At the weekend I was in a place about an hour away from Vienna, very close to the Hungarian border, where a bunch of people got together, bought some land and made it into a paradise for horses.
I only heard a few knocks on the door. Did not know who might be, did not know we expected somebody else. It was already rather late and with all the bad weather that day, it felt cold. I was sleepy and was already thinking about the warm bed waiting for me upstairs. The host got up and let guest in. I felt like I was being given a test. Who is this? Is it a man or a woman? She wore a pair of jeans and a pink sweatshirt. Red hair, not very thick and (perhaps because of that) tucked under a cap. A few careless threads hanging on her shoulders tied together with a black plastic clam. She looked like a man. One could even see the very small beard hairs on her face. No hips. No breasts. And then, these huge hands with thick fingers and rough skin, with scars and painted fingernails. I expected a sort of flamboyant person. Or, at least, trying to be so. But I was wrong. She was quiet and nice. She kept to herself. It felt awkward to see her picking the broad beans from the (otherwise would be left-over) salad and eating them one by one. With her huge, construction worker hands.
After she ate we watched photos. Our host just returned from a trip abroad. Far away in South-East Asia. The pictures were beautiful. Inciting. The wildlife, the people, the little stories she told us. Quite a feast. And she sat through and wondered at their beauty. These are things she might never be able to see otherwise.
She lives in a trailer (which she just parked outside, in the orchard). She has a dog. And she travels here and there throughout Austria from one job to the other, repairing fences. Yeah, that’s what she does. She repairs fences and, apparently, she’s quite good at it.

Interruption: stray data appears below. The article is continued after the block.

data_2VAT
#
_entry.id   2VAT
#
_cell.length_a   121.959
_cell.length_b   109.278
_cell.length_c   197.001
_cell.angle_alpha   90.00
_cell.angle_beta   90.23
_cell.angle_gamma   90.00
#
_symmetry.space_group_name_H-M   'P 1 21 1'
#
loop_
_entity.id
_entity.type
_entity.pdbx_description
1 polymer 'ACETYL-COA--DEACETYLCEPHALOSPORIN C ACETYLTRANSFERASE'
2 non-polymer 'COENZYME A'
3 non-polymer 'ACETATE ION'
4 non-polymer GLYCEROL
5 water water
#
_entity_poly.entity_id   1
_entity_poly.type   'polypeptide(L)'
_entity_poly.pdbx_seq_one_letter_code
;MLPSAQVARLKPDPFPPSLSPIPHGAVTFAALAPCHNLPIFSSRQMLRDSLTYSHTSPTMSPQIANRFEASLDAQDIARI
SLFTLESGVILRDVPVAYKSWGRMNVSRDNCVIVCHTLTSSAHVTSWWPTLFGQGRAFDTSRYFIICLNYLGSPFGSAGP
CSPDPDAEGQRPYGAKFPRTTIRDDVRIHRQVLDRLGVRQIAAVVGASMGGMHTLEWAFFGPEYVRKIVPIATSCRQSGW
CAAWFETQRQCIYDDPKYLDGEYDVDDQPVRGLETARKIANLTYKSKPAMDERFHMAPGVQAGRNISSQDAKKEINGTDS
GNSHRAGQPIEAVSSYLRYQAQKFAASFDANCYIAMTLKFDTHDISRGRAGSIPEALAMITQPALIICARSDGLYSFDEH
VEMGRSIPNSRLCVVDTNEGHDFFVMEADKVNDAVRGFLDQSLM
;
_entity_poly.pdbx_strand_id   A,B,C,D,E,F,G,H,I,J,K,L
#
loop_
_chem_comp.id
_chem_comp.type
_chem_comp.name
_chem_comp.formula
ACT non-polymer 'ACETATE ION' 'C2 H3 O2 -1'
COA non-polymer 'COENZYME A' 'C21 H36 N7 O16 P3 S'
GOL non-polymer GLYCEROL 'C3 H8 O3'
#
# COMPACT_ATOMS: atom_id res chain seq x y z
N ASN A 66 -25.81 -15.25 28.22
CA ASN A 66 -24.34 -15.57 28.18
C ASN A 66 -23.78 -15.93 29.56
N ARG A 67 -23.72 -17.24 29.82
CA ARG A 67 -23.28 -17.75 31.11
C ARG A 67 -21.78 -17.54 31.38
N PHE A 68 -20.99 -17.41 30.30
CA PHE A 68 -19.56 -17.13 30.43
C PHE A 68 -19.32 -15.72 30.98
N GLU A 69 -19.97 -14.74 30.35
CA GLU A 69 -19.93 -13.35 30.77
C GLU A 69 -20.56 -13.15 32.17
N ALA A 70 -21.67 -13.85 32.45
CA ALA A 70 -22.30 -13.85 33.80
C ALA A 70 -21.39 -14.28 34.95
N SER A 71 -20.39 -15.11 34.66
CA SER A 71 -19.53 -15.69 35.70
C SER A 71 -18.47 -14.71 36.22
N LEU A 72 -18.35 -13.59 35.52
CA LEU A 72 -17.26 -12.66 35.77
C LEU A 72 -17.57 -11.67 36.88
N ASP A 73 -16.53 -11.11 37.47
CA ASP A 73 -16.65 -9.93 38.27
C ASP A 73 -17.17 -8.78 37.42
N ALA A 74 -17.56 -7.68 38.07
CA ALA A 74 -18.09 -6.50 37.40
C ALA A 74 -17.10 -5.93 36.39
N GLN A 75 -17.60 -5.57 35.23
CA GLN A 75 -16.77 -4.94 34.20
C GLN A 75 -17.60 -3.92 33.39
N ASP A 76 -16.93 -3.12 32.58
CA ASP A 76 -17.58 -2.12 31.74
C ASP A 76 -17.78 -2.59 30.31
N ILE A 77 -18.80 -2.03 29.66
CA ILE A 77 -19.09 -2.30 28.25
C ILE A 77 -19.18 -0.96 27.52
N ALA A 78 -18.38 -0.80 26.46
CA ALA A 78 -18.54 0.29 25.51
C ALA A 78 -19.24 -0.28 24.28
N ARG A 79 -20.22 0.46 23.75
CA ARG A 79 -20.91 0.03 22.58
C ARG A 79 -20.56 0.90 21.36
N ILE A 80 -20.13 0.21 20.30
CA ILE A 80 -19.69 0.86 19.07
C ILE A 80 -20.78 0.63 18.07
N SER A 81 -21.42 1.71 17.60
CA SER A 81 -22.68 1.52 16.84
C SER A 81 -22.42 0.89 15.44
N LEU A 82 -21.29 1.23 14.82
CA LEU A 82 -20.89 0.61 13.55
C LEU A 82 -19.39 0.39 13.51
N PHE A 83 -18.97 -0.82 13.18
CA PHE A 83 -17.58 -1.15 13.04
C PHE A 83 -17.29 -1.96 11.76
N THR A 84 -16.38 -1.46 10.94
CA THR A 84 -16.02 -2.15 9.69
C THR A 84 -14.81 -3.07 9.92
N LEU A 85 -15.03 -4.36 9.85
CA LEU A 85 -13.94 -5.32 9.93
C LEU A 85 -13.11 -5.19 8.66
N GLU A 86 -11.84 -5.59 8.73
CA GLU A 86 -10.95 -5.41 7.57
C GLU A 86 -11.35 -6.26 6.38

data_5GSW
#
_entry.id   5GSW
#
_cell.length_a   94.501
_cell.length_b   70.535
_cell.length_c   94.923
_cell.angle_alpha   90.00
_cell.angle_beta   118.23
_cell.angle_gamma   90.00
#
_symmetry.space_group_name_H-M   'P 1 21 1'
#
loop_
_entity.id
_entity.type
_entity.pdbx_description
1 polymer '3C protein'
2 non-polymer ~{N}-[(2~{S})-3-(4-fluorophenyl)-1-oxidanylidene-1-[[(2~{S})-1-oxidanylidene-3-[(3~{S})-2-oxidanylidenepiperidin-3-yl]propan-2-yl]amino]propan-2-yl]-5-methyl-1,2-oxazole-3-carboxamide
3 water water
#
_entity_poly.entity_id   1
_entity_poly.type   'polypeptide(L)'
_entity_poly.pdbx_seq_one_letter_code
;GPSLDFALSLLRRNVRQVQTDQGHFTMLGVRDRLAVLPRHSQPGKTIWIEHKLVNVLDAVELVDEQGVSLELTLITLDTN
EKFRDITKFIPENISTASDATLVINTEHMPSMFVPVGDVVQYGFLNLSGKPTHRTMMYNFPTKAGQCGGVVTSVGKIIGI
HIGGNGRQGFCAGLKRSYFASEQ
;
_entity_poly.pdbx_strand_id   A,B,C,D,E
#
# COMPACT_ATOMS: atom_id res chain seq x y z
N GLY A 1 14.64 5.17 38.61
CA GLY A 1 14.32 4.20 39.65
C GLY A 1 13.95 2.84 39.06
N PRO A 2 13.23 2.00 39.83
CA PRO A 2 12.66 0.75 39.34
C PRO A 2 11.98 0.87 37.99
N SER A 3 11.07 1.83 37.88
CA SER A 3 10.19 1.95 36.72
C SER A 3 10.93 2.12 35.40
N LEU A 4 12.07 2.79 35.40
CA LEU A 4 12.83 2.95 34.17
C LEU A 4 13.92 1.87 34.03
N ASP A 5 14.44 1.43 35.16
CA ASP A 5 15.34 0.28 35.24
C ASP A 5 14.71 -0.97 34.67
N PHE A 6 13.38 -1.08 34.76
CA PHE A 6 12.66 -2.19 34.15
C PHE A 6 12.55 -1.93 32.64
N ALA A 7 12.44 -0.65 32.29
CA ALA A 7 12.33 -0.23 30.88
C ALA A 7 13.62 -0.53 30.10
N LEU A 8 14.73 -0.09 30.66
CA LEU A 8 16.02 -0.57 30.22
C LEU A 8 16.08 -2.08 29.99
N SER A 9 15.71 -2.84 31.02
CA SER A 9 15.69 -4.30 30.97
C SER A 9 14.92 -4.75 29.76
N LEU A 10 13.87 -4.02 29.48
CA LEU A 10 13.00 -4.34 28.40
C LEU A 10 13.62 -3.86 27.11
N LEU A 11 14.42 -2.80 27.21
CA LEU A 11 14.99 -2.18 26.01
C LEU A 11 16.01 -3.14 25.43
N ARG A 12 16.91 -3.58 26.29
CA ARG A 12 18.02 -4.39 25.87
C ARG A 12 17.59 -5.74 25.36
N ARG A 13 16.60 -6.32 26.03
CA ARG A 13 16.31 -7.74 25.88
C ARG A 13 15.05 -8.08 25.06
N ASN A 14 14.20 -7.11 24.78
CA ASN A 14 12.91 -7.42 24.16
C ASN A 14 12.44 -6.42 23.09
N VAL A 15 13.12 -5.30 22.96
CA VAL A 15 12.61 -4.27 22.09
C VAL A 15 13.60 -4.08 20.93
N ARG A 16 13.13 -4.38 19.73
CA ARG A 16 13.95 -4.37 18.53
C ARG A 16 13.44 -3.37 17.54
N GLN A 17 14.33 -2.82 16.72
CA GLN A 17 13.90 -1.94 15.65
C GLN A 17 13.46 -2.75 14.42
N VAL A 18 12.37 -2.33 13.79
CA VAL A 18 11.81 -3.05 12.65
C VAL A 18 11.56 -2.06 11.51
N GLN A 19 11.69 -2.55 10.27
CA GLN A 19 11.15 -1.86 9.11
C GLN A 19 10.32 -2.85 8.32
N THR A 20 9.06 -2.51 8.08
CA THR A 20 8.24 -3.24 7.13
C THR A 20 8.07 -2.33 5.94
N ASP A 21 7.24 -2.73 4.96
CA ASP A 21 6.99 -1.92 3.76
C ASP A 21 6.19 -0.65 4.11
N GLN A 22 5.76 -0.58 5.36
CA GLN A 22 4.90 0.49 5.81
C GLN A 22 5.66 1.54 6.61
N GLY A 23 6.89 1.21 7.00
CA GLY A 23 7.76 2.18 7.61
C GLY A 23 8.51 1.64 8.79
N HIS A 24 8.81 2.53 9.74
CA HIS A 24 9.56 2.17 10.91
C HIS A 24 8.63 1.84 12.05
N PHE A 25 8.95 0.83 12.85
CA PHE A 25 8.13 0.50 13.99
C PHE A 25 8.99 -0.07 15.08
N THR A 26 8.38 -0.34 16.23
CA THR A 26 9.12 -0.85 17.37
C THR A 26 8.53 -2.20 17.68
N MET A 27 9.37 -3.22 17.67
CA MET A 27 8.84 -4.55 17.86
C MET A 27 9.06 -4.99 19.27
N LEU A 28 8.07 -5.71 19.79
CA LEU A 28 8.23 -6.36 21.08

Next morning, the good weather returned. It was sunny; a clear sky.
In one stable there was an old horse, Ferdinand. She untied him and brought him out, to enjoy a bit of sun and have more space to walk around. He started nickering and tramping loudly. He wants to let the others know he’s still alive, still moving. Still… A long body, little flesh, lots of bones. The hind legs arched towards the sides of his body. Hours before I was reading several stories from Calvino’s Difficult Loves. One of them – Bisma – about the war ridden Italy. A small village in the mountains. Isolated. In need of food and cut out from the rest of the world by an almost continuous gunfire across the only path leading down. They needed bread to survive and bread was in another village, in the valley. They had to find someone to bring it to them. They gathered in a cave and started discussing who should go down. Then, the old Bisma (named so because of the way he trimmed his mustache, making it resemble Bismarck’s) got out of the meeting and returned with his bony donkey and said he’d do it. And, indeed, he did it. Both of them old and barely able to move, but they were the ones who saved the village.
‘It used to be my horse, she said. When I was young, we had a place near Salzburg. A farm. We had many horses but on this one here I learned how to ride. He’s already 25 years old. A fine horse he was!’
The rest of the day she repaired the fence. Her big hands with glittering fingernails digging holes, cutting wood, hammering nails… She used to have a family. A wife and two kids. They are still in Salzburg. The woman she married was a high-school sweetheart. When did the switch happen? Why did she want to be a woman? A woman with disheveled hair and thick fingers? Did she hope to become a diva, throwing shows throughout the world? How can she put up with all this alone? How does she manage enjoying the world vicariously through photos and stories, enjoying the showbiz glitz through the glitter of her nail polish? Traveling throughout Austria in her trailer, repairing fences, walking her dog…
Cardiac slaves of the stars,
We conquer the whole world before getting out of bed…